You will begin by developing a plan for your Public Health Campaign and anticipating the associated costs with conducting such a campaign. You will then determine what types of documents you can realistically create to represent the different aspects of your proposed plan. In determining the plans and the cost, you will also be seeking the funding you would need to conduct the campaign (to put your plan into action) through a Grant Proposal.


Rhetorical Situation

Although the format of proposals can vary depending on a particular granting agencys guidelines and its orientation to the particular issue, proposals generally cover the elements outlined in the following section, roughly in the following order. You will locate and choose a grant and thereby also identify your target audience for your proposal (which will be different from the targeted population of your campaign). Grants are most often advertised through Requests for Proposals (RFPs) or Funding Opportunity Announcements (FOAs); in these advertisements, you’ll find varying levels of instructions for how the granting institution wants you to write your document. Some will offer a lot of instruction; others will offer very little. Read and pay attention to what they’re asking for, and do your best to find a good fit between their requirements and the following general guidelines as you craft your own proposal. 

Typical Elements of a Grant Proposal [Use this section to understand the general overview rather than as a strict outline – outline suggestions are below.]

Cover Letter. Your proposal should begin with a cover letter that provides a *brief* explanation of the project, why the project would be relevant to the purpose of the grant / the granting institution’s mission, and the total amount you are requesting in order to fund the project. Indicate your organization’s credentials to handle such a project. 

Executive Summary. Summarize the entire proposal in a page or less. Information should follow in the same order as the proposal itself.

Background on the Problem/Issue. You’ll need to provide both institutional background information as well as background information that’s specific to the problem you want to address, and its impact in your area (targeted population/geographic location). Address the following (preferably in this order in corresponding paragraphs): 1) What has your organization done in the past? What types of projects have they worked on?  2) What is the depth/breadth/scope of the problem in your area? Provide data to support these claims. 3) Who will benefit from your project? Provide data to support these claims.

Review of Literature. As the section above will be data driven, there may not always be a need for a separate literature review, but including a brief one can often be helpful. The literature review presents a discussion of the most important research and theoretical work relating to your topic. Your presentation of research here helps you to demonstrate your knowledge and understanding of relevant research, policies, and other projects related to this issue, and it also helps you to demonstrate your ability to undertake your own project. Specifically, it addresses the following kinds of questions: What have others said about this topic? What theories address it and what do these say? What health projects have or have not been done previously to address this issue? Are there previous findings about the efficacy of these prior approaches? Are there flaws or gaps in previous project that you will seek to remedy?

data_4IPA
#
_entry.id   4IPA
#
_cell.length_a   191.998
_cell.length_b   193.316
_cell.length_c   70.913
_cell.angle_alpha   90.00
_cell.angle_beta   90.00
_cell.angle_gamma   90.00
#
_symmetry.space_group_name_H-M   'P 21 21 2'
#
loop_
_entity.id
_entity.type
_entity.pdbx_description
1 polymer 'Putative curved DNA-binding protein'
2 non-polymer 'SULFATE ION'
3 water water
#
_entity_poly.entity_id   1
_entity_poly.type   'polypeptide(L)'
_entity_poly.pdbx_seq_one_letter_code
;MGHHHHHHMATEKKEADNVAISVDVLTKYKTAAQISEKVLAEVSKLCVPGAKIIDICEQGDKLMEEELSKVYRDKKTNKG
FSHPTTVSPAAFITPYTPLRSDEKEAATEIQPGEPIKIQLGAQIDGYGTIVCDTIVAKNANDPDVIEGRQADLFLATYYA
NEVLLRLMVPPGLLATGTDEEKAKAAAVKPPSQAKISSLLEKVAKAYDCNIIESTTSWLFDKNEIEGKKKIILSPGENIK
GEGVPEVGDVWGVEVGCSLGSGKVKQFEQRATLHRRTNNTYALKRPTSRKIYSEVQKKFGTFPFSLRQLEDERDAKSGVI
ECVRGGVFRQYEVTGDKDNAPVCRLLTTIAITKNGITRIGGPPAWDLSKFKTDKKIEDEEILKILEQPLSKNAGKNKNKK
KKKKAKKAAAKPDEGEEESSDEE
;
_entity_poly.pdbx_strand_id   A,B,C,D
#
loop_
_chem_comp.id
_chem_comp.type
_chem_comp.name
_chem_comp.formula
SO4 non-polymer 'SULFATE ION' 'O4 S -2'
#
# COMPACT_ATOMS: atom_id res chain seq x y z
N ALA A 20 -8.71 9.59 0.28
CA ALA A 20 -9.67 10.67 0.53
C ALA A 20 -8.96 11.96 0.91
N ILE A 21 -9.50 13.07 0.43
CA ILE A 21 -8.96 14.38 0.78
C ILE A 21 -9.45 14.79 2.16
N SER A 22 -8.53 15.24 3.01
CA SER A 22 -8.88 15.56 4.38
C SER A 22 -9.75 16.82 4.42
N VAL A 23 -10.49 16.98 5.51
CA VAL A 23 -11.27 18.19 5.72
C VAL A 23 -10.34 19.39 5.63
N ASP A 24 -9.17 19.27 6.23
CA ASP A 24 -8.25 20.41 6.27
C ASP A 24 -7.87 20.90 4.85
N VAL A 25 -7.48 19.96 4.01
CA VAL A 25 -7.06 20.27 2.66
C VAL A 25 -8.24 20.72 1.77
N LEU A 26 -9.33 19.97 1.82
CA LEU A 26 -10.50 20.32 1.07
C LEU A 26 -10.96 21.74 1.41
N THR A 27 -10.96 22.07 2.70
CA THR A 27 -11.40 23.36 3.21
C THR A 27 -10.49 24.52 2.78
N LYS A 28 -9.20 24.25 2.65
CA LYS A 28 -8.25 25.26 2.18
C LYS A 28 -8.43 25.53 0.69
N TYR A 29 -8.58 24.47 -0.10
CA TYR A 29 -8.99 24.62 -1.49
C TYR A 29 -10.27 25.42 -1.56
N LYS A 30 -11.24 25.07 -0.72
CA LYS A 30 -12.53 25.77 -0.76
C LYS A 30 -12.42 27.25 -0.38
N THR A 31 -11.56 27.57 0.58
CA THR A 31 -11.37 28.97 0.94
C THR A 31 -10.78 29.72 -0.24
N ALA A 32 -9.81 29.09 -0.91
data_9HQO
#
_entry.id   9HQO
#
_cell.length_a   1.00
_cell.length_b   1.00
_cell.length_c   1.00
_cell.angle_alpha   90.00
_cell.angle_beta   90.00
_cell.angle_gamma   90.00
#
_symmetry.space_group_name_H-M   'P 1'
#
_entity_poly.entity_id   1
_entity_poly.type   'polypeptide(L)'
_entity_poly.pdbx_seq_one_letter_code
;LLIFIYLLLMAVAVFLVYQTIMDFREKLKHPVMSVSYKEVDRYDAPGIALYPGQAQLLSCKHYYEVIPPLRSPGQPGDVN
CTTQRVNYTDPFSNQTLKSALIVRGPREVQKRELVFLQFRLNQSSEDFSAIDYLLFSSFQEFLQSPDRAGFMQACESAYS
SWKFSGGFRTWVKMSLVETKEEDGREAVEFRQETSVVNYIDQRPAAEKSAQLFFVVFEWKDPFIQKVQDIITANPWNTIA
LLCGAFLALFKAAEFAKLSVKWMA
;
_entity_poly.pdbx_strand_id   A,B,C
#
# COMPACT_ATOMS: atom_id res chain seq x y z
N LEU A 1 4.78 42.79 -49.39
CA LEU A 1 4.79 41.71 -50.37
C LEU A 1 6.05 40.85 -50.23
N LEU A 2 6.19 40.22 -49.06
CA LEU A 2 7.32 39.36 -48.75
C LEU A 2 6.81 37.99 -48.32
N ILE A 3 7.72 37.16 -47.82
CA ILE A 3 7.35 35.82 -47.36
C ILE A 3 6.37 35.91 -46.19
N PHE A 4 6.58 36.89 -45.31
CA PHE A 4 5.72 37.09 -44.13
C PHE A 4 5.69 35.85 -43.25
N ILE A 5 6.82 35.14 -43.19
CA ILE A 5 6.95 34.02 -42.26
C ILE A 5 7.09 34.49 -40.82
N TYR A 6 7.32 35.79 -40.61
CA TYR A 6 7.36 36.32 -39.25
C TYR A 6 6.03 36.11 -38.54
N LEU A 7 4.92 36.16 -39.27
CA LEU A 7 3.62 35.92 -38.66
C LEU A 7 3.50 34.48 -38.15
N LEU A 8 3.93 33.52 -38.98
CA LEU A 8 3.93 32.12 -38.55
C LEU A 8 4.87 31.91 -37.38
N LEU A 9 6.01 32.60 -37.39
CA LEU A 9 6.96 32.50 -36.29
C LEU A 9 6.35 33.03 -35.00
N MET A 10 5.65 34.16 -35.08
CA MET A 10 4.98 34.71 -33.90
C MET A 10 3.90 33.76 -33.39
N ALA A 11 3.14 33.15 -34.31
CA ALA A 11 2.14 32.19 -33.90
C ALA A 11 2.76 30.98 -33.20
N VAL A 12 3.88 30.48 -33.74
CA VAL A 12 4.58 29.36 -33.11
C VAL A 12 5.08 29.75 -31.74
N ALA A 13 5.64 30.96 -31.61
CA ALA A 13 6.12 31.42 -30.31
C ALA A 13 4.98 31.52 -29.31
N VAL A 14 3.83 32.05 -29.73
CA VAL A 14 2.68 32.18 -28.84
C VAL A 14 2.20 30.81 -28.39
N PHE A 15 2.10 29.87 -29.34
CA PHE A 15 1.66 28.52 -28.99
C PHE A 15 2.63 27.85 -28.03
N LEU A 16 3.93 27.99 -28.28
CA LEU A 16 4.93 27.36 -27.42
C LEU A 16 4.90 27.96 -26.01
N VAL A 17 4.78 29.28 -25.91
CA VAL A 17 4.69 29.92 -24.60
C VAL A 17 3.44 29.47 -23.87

You have already written a research review article on your topic, but you will probably find that as you continue exploring your topic, you need to revise your review, cutting out tangential or irrelevant research and adding other research that you have come across since you wrote the review. You may also find that you need to add methodological sources to support the design of your project.

If you choose to include an additional literature review in your Grant Proposal, it should be no longer than three paragraphs.

Goals and Objectives. Goals are the overall outcomes that this project will ultimately help the community to reach (lofty, “pie in the sky”); the objectives are the specific accomplishments you hope to achieve through each intervention.

Procedures or Methodology. 

This section describes how you will conduct your project in order to meet your objectives. You need to indicate how you will carry out your project so that others may judge its viability and its worth. This section includes a description how you will try to reach your targeted population (ie the specific means you will use to communicate with them). What kinds of interventions will you use? What kind of methodological approach will you take? Explain the logic and purpose of your approach.